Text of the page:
Sometimes the publication experience starts with a writer’s skills. For Allison Brennan, romantic suspense author, writing and completing her first novel did not guarantee her success as a writer.
“The first story I wrote had everything, including the kitchen sink…two stalkers, mistaken identity, a rapist, a killer, a cop hero, a security consultant heroine, a former fiancé embezzling money, a violent ex-girlfriend and more. Needless to say, it didn’t sell. But I learned a lot about writing and my own style, and when I started the second book I could already see the improvement” (Brennan).
It wasn’t until Brennan wrote her fifth novel, The Prey, that she finally published her first novel. “It was tighter, better, and more polished than anything I’d written before” (Brennan). In order to get to the state of publication, it took Brennan years of dedication and mastering her craft in order to sign with an agent she felt was “well-established” and could market her book the way she wanted. This is a difficult concept for many writers, especially unpublished ones. Some authors struggle with the idea of being rejected, or simply finding any editor or agent to publish their books, instead of finding the right ones. This often stems from the perception that their work isn’t good enough, and that they should take any offer they can get.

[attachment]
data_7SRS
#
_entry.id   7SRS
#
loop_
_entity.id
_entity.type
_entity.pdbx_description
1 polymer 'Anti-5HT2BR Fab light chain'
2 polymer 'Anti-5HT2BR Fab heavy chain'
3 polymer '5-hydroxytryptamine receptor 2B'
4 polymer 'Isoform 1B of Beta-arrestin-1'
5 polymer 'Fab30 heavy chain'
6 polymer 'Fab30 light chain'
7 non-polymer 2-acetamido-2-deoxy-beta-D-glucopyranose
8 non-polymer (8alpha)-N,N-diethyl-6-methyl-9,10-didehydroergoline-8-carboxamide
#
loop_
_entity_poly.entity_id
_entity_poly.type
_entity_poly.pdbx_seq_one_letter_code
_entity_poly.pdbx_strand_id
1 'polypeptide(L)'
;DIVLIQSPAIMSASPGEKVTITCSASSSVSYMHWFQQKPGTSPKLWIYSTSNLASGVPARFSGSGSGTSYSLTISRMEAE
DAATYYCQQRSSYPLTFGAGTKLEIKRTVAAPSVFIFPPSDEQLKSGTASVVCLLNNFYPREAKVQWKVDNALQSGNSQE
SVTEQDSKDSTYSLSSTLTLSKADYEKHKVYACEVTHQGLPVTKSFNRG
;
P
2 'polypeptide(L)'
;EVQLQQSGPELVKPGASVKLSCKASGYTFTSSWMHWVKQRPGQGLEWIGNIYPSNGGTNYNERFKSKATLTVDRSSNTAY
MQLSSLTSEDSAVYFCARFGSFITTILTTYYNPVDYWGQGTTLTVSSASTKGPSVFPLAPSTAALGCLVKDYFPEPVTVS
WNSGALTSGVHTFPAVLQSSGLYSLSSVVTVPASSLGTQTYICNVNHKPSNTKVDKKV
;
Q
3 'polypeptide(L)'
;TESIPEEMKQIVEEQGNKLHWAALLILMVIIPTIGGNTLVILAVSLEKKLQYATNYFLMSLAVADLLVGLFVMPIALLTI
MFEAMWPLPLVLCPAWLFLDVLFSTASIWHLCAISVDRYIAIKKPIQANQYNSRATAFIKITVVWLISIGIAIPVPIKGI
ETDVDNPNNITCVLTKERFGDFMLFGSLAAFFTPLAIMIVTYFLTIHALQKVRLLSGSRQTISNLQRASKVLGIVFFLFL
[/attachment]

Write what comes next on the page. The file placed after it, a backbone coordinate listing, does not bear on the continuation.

Seeking publication should be about just getting published. It should be about jumpstarting a successful career as an author. If fear of inadequacy or inexperience is holding a writer back, then honing his or her skills, or entering contests, can increase the understanding and experience of the writer’s capabilities. For some authors, like Brennan, the important thing is to always look for improvement and to never give up. “I had five requests for fulls and two partials. I signed with my agent the same day I had another request for a full and a rejection” (Brennan).